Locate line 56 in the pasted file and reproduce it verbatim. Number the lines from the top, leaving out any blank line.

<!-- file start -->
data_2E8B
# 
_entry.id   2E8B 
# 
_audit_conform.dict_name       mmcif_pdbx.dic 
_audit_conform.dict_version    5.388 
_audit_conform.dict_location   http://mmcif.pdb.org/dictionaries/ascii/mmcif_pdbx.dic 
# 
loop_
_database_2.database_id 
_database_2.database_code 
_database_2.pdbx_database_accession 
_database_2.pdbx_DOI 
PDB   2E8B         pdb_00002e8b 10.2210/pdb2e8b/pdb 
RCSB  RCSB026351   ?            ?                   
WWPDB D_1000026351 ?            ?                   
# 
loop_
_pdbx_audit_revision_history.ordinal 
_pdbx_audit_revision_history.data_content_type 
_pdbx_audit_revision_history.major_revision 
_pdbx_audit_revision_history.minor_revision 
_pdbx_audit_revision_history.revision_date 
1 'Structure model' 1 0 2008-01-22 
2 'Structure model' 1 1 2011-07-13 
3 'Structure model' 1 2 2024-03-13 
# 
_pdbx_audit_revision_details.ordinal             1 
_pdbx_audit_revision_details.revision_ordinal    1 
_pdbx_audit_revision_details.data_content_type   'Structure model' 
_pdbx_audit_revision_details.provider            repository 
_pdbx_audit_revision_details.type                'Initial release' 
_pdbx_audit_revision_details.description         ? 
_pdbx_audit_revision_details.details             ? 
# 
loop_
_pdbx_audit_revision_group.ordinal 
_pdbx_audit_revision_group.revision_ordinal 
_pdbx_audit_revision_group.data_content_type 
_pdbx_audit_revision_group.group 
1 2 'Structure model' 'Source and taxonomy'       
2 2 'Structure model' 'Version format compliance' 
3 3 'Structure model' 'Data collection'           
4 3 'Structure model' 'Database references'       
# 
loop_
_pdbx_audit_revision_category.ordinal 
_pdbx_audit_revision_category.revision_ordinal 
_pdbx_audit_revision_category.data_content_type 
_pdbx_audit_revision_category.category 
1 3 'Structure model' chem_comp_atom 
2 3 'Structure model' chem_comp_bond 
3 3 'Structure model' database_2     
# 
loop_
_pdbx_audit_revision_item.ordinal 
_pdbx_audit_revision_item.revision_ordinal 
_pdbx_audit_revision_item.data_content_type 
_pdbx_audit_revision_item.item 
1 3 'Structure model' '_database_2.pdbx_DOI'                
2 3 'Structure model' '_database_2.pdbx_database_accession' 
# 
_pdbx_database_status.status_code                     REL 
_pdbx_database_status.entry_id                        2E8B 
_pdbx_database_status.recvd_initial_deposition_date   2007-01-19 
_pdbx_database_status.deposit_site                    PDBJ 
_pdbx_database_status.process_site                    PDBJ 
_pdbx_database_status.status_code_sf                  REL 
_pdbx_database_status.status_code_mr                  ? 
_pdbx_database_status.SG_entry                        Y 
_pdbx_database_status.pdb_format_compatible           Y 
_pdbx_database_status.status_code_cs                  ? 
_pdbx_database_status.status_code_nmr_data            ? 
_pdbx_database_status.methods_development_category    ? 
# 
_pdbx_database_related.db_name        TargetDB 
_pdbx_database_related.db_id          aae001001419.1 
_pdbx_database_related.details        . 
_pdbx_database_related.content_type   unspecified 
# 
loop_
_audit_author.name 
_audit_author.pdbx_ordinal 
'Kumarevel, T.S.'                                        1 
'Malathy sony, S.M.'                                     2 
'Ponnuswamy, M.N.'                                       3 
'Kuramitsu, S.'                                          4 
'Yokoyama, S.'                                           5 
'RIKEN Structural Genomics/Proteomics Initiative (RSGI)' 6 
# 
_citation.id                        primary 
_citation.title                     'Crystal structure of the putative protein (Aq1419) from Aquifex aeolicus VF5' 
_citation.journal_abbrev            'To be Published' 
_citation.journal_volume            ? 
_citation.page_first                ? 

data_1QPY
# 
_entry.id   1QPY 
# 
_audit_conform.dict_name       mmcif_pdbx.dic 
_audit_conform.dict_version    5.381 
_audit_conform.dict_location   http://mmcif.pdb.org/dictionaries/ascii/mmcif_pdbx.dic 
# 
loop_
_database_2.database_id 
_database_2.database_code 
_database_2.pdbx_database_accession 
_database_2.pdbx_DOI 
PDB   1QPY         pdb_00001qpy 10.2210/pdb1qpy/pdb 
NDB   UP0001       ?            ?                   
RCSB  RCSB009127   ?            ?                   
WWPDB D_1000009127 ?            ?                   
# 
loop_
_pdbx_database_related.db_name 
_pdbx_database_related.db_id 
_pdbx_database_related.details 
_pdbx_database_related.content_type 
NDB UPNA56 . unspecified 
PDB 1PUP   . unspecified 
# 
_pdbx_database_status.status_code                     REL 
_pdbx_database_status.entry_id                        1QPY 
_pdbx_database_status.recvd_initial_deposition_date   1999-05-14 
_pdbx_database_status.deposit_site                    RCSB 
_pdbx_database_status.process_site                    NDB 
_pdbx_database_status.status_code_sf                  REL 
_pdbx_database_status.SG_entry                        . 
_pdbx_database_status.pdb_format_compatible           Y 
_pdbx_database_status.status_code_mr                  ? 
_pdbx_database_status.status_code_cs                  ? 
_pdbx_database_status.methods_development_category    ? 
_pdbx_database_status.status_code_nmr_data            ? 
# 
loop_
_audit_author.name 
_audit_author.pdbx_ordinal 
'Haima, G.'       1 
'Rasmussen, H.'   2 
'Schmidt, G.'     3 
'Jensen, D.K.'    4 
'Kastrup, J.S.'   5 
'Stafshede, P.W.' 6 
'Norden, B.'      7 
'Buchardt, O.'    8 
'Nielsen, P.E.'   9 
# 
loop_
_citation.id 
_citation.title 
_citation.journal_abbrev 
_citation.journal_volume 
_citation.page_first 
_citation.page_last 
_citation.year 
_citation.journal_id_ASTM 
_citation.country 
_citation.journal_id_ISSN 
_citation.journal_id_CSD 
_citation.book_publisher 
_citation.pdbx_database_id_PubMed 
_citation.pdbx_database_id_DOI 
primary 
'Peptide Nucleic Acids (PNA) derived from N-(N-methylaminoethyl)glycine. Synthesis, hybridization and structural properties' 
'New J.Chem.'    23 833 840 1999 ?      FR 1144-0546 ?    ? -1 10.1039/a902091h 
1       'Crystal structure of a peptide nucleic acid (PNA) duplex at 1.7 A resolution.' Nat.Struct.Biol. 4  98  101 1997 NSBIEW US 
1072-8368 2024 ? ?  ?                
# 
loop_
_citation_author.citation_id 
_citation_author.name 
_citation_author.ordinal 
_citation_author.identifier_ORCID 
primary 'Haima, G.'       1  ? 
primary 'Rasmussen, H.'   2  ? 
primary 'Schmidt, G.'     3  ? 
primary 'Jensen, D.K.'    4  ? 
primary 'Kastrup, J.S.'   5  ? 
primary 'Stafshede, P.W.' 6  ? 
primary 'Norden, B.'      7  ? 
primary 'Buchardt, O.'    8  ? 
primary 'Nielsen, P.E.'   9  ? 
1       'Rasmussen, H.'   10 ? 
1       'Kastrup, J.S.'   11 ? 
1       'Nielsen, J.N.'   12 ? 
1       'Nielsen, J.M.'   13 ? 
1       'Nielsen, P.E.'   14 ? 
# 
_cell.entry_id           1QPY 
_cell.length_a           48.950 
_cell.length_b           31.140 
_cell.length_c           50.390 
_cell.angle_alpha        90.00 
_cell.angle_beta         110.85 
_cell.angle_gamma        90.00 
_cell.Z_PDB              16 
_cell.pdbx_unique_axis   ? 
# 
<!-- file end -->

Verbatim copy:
_pdbx_audit_revision_item.ordinal 